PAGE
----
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review 2017-06-29 01:15
Free-Wrench by Joseph R Lallo
Free-Wrench - Joseph Lallo

Series: Free-Wrench #1

 

Some cataclysmic event created a toxic gas that covers the globe (but not the oceans?) killing off a bunch of people and driving the survivors to mountain ranges and so on and forcing people to travel by airship between clear areas. Nita Graus is from Caldera, named from the volcanic caldera that somehow protected her people from the toxic fug. The Calderans broke off contact with the rest of the world and so there’s pretty much only blackmarket trade with outsiders. Nita’s mother has a deadly degenerative disease so she’s driven to go off in an airship to try to find a cure or a treatment.

 

The author admitted in his author’s note that this novella only took about 3 months to write and publish and I’d say it shows. Some of the ideas could have been neat but a lot of them didn’t seem all that well thought through. Enemy airships immediately succumb to the same type of projectiles that barely scratched their own airship (there was some handwaving about strengthening the shell, I think, but it was pretty patchy to begin with) and a lot of the fight sequences were hard to visualize. I called the big “twist” almost immediately and found it to be extremely telegraphed. And it was weird and abrupt to see the captain go from “no, we cannot possibly jeopardize our trading position” to “yes, let’s attempt a heist”.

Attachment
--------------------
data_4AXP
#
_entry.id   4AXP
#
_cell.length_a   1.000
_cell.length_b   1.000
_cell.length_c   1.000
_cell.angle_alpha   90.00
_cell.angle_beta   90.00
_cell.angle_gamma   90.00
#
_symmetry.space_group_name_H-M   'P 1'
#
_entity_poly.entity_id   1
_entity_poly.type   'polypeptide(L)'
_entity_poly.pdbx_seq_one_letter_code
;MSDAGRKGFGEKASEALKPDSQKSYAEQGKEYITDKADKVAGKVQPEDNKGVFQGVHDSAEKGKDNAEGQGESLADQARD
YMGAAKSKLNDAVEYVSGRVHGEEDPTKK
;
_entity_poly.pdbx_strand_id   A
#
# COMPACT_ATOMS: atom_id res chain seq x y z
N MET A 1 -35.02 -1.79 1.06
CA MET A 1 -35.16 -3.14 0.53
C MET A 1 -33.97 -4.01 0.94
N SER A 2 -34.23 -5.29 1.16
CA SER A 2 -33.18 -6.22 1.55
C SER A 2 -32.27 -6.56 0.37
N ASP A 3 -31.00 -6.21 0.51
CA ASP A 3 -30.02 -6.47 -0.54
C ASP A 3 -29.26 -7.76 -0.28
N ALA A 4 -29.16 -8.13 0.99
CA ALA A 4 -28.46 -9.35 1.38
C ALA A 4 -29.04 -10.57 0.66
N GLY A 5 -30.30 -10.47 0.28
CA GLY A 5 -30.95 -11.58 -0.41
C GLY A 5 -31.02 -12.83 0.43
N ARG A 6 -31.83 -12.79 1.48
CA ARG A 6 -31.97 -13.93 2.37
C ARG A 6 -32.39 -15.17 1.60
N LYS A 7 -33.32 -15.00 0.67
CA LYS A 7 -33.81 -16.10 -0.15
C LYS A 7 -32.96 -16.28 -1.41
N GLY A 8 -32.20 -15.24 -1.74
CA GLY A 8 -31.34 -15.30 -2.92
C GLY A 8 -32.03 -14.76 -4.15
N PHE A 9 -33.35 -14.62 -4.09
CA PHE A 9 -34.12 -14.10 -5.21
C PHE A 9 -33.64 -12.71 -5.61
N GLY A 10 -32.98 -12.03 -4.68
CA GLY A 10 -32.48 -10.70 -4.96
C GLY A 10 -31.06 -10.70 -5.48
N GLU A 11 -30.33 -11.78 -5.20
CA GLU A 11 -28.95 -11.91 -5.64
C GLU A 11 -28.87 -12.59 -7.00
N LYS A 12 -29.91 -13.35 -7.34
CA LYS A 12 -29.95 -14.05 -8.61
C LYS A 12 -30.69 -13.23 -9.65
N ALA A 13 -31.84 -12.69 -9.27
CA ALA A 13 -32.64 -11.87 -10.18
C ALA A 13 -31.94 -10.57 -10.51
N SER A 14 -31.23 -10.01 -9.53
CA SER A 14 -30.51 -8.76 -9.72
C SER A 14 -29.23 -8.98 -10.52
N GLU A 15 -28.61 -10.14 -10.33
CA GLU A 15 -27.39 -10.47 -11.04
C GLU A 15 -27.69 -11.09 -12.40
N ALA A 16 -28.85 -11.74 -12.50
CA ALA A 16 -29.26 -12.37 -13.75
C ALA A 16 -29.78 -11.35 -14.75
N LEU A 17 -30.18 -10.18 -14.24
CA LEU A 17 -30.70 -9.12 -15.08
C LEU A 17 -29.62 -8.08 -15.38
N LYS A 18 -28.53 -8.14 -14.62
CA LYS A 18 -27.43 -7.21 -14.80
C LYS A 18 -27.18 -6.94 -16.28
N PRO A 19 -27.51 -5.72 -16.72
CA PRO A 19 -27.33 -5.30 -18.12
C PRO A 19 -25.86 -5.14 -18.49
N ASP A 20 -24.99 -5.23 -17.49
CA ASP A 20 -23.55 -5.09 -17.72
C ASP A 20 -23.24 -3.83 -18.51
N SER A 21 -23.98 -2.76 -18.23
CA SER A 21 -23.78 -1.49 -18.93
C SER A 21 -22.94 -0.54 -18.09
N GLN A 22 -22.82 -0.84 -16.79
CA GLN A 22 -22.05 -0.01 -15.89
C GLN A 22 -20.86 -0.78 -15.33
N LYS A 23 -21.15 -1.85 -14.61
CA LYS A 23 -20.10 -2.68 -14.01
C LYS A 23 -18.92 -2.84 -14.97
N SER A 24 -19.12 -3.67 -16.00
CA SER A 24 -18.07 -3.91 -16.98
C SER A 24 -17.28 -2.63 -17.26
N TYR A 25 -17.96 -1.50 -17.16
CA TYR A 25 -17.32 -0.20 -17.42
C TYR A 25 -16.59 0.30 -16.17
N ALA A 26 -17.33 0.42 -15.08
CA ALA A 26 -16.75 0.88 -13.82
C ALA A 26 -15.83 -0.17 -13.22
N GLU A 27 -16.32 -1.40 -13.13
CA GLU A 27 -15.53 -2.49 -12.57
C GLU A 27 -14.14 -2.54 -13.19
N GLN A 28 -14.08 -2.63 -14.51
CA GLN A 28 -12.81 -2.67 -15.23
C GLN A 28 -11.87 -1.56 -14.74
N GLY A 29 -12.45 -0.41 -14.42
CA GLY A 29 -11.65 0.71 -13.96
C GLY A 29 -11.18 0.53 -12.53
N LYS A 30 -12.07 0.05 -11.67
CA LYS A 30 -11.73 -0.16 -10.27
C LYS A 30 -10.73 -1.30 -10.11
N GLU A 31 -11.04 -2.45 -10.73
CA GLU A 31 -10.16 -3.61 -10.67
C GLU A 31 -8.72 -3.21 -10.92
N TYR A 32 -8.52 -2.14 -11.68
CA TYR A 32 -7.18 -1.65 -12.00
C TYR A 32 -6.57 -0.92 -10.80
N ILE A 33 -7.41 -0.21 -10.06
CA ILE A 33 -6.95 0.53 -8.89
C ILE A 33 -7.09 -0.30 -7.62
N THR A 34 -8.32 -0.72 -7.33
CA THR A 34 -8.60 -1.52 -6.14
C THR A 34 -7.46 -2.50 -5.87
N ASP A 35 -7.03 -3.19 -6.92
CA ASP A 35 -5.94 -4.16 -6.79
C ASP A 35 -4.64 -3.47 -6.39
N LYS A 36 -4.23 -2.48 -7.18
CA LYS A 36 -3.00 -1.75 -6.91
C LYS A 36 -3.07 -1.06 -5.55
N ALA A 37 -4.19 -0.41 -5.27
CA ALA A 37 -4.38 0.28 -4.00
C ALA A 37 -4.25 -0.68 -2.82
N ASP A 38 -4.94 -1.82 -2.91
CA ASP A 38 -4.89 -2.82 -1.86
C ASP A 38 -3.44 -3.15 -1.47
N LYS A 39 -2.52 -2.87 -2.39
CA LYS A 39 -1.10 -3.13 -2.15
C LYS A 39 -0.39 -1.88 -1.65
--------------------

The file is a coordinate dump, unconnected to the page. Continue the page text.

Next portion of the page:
It was pretty well wrapped up so I’m not sure whether I’ll read the next one. I picked them both up in a bundle at some point, so I’m glad I finally got around to reading this one. It wasn’t terrible, but due to the issues mentioned above, I didn’t feel like I could rate it more than “okay” or two stars. Oh, I forgot to mention that a lot of the viewpoints or philosophies felt kind of preachy which bugged me even though I didn’t necessarily disagree with them. They just felt over the top, I guess, and Nita’s “I know better” attitude was grating.

 

I read this for booklikes-opoly square #29 The Monorail “Read a book that involves travel by air, has an airplane on the cover or is set in a city with a subway”. Nita joins the crew of an airship which travels around, so I think that covers the “travel by air” part, and there’s also an image of the airship (dirigible) on the cover (not an airplane, but close enough it probably counts). I’ve seen page counts of 152 (paperback) and 178 (Kindle) but either one adds another $4 to my bank, bringing my total to $160.